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Florida to feds: Dont limit flows from Lanier
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Florida environmental officials have weighed in on a U.S. Army Corps of Engineers interim operating plan that would limit flows into the Apalachicola River.

They don’t like it.

Calling the impact "potentially disastrous," Florida Department of Environmental Protection Secretary Michael Sole criticized the plan that would help Georgia keep more drinking water during dry times in reservoirs such as Lake Lanier.

The letter, addressed to both the U.S. Fish and Wildlife Service and the Army Corps of Engineers, outlined the effects of the plan on Florida’s ecosystem and the oyster industry that’s a large part of the economy in the area where the Apalachicola River empties into the bay.

Sole again used the example of the Gulf sturgeon, a protected species, in making his case.

"From April 12-14, in compliance with the EDO, the corps dropped river flows from over 35,000 cfs to less than 13,000 cfs just as Gulf sturgeon had initiated their spawn," Sole wrote. "In all likelihood, many sturgeon eggs were lost during that operation."

Sole also uses a February ruling by a federal Court of Appeals in Washington that involves storage of water in Lake Lanier.

"The corps lacks authority to operate Lake Lanier principally for water supply purposes," Sole wrote. "Moreover, the corps recently concluded that water from the Inactive Pool of Lake Lanier would support drinking water uses."

Sole goes on to say there is no reason to curtail flows into the Apalachicola, just to keep Lake Lanier’s water level more than 1,035 feet above mean sea level.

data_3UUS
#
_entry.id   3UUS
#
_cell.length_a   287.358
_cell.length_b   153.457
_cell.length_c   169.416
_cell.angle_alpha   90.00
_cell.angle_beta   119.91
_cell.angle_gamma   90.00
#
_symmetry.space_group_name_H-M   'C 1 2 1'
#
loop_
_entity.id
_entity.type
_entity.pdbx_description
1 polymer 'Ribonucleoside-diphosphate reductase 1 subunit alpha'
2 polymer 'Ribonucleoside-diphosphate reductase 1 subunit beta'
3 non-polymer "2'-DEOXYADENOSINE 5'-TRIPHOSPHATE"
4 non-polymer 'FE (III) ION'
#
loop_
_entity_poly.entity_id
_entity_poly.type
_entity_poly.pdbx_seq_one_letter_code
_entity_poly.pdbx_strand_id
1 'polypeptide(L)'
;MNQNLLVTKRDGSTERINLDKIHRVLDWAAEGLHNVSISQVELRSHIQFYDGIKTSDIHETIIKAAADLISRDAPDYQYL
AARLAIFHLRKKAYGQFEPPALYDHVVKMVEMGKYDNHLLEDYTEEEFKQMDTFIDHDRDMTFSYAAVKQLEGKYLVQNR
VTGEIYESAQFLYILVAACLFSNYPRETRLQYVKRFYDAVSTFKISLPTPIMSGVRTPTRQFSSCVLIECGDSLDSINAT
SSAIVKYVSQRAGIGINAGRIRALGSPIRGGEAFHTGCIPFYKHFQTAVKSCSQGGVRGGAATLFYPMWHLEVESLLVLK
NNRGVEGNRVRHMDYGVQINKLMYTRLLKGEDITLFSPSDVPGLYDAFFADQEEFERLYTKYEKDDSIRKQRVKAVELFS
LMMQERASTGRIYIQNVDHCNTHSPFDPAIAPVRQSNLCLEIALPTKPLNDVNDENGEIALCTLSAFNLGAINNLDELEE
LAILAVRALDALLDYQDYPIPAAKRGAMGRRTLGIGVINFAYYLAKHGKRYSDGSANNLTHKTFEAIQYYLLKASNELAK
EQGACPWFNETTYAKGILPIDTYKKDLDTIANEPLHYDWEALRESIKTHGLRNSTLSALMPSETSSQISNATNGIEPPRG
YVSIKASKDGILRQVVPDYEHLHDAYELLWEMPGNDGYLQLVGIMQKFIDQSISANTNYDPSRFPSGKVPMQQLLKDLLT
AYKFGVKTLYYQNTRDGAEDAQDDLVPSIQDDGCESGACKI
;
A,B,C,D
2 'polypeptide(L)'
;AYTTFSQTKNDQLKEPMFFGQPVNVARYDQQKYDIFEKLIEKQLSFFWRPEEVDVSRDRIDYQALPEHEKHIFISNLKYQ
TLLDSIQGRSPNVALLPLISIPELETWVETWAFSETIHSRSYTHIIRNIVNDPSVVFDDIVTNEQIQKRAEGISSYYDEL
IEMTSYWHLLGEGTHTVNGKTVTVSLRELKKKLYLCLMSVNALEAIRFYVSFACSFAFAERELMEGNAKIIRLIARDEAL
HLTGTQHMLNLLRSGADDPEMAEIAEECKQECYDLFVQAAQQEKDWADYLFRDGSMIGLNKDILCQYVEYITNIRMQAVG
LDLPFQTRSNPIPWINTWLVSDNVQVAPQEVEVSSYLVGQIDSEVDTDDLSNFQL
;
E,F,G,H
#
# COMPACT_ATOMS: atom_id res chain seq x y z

Florida, Georgia and Alabama have fought for nearly two decades about water rights in the Apalachicola-Chattahoochee-Flint and the Alabama-Coosa-Tallapoosa river basins. The issue reached a critical point last year when the Atlanta and North Georgia region’s water supply was threatened because of a drought. The corps started holding back water flowing into Florida as reservoir levels dropped.

The result was higher salinity, which killed off oysters, Sole wrote. The bay produces 90 percent of Florida’s commercially harvested oysters.

"If implemented, (the plan) would starve the Apalachicola River and Bay of freshwater flows needed to sustain those ecosystems and the species and economies dependent on them," Sole wrote.

The proposal for the new plan comes after settlement negotiations among the governors of Florida, Georgia and Alabama broke down in February, prompting Interior Secretary Dirk Kempthorne to say the federal government would impose its own solution.

In times of extreme drought, the plan would continue a temporary provision announced last fall allowing river flows to dip below the current minimum of 5,000 cubic feet per second at the Jim Woodruff Dam, near the Florida border. Under particularly wet conditions, it also allows for reservoirs such as Lake Lanier to keep up to 50 percent of their inflow instead of the current maximum of 30 percent.

Kevin Begos, executive director of the Franklin County (Fla.) Oyster and Seafood Task Force, applauded Sole’s letter.

"We’re perplexed why the Corps of Engineers doesn’t take into account the court ruling and jumping ahead to a pre-determined conclusion," Begos said.

The plan is to be finalized by June 1.

Meanwhile, Georgia officials have asked the corps to extend the flow reductions at Peachtree Creek for another month. The temporary flow reduction ended on Wednesday.

The proposed reduction, from 750 cubic feet per second to 650 cubic feet per second would continue until May 31.

"This is the minimum flow required at Peachtree Creek confluence on the Chattahoochee River to provide for waste water assimilation on the river," said E. Patrick Robbins, a corps public affairs officer. The reduction at Peachtree Creek would conserve storage in Lake Lanier.

"In making this request, we have also assessed the effect of reduced flows on water temperatures in the river since May is the beginning of the period where rising temperatures would be expected to effect survival of trout in the designated trout waters below Buford Dam," wrote Carol Couch, director of the Georgia Environmental Protection Division in an April 25 letter to the corps. She said the lower flow would not endanger trout survival.

The Associated Press contributed to this report.